An Econometric Analysis of North Carolina's Legislative Right to Counsel
47 Journal of Law & Education 489-510 (2018)
22 Pages Posted: 20 Jan 2018 Last revised: 13 Dec 2018
Date Written: January 19, 2018
Misconduct on campus often leads students to encounter a quasi-judicial university disciplinary process. This study analyzes the effect of N.C. GEN. STAT. §116-40.11(a) (2015), which allows students to be represented by counsel in these proceedings, on the number of disciplinary referrals for alleged campus conduct violations committed by students in University of North Carolina System schools. We use two approaches to estimate effects. First, we use state-level synthetic comparison methods. Second, we use institution-level difference-in-differences estimation.
The results from this study provide evidence that statutory regulation of student conduct administration in North Carolina may have unexpectedly altered the number of alcohol and illicit substance related referrals to campus disciplinary processes. While referral rates dropped, there is evidence suggesting student behaviors tend to remain constant. We propose these results evidence that administrators may have adjusted their practices just before and upon the adoption of N.C. Gen. Stat. 116-30.11(a) (2015). We offer, as a theoretical explanation, that these adjustments, whether intentional or otherwise, can be explained by the need to be cost-conscious and risk-averse. These results proffer important considerations when planning policies that modify if or how attorneys may participate in student conduct and disciplinary processes.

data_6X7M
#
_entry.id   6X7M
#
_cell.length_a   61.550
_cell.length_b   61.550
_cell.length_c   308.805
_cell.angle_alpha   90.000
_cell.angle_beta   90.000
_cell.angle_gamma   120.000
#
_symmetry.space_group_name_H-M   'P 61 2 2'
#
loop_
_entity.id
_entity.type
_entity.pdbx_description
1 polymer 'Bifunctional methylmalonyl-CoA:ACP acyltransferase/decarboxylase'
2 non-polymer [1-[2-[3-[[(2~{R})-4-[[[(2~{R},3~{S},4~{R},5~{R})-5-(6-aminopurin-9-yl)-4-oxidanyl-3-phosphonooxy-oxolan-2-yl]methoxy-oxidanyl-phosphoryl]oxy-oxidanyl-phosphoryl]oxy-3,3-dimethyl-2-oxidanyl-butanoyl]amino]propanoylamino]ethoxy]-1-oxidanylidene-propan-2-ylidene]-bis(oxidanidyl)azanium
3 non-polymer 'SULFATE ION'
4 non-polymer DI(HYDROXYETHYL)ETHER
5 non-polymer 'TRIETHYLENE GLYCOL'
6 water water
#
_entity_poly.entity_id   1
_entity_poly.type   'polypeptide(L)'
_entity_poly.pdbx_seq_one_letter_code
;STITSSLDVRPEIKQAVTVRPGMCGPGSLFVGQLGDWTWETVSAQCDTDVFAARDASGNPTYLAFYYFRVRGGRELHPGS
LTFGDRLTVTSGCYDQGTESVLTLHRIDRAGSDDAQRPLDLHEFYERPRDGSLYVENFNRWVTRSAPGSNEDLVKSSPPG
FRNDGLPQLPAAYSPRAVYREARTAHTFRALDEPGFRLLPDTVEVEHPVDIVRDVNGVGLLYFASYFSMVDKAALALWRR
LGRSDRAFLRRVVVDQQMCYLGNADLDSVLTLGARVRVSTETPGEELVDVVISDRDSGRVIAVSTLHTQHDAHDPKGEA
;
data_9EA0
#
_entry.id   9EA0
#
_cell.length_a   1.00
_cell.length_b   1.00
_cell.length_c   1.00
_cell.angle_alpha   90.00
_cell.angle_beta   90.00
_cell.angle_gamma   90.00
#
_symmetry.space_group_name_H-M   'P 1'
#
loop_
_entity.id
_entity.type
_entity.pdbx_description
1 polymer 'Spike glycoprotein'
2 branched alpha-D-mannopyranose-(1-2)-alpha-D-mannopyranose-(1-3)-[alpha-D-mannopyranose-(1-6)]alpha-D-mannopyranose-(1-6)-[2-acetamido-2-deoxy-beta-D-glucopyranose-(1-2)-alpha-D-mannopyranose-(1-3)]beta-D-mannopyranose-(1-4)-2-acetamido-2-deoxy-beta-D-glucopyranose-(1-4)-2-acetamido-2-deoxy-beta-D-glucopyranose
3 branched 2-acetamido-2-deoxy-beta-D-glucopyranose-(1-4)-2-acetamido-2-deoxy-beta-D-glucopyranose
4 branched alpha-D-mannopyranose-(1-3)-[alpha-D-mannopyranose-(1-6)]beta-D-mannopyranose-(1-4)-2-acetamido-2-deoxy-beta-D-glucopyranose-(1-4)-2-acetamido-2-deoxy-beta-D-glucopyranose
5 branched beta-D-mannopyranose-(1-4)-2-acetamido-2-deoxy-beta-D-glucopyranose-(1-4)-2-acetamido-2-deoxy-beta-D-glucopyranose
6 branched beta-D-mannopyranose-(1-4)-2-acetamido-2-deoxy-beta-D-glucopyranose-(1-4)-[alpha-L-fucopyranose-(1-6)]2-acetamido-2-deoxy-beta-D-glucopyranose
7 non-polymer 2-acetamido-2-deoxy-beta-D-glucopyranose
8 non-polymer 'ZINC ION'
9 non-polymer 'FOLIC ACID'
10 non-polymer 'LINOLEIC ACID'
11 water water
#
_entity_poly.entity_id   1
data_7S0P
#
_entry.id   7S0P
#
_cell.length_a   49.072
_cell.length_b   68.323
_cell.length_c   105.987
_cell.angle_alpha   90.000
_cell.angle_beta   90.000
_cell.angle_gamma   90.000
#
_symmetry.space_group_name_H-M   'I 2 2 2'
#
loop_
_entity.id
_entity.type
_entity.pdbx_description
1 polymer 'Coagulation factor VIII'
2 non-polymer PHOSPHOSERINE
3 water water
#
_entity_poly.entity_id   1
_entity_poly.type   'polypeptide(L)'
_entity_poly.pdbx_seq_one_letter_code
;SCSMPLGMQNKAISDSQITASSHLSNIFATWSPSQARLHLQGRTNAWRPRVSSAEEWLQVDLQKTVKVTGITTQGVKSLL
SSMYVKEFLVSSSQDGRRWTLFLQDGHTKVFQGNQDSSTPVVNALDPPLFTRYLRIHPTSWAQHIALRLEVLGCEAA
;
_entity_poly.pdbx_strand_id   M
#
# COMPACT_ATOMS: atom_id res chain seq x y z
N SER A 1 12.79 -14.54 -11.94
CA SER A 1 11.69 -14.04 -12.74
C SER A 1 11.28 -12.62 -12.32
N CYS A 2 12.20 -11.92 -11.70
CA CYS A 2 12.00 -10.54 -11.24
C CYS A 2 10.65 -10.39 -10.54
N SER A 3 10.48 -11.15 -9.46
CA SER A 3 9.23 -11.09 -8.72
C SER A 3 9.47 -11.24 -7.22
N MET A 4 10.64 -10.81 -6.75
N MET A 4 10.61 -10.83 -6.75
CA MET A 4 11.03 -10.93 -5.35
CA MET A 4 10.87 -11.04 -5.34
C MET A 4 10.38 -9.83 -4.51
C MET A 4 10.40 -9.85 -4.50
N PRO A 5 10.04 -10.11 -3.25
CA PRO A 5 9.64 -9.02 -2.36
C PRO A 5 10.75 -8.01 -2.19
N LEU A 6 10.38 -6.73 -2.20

Keywords: Law, Higher Education, Right to Counsel, Student Disciplinary Hearings, Law & Economics, Risk Aversion
JEL Classification: D03, D23, I21, I23, I28, K19
Suggested Citation: Suggested Citation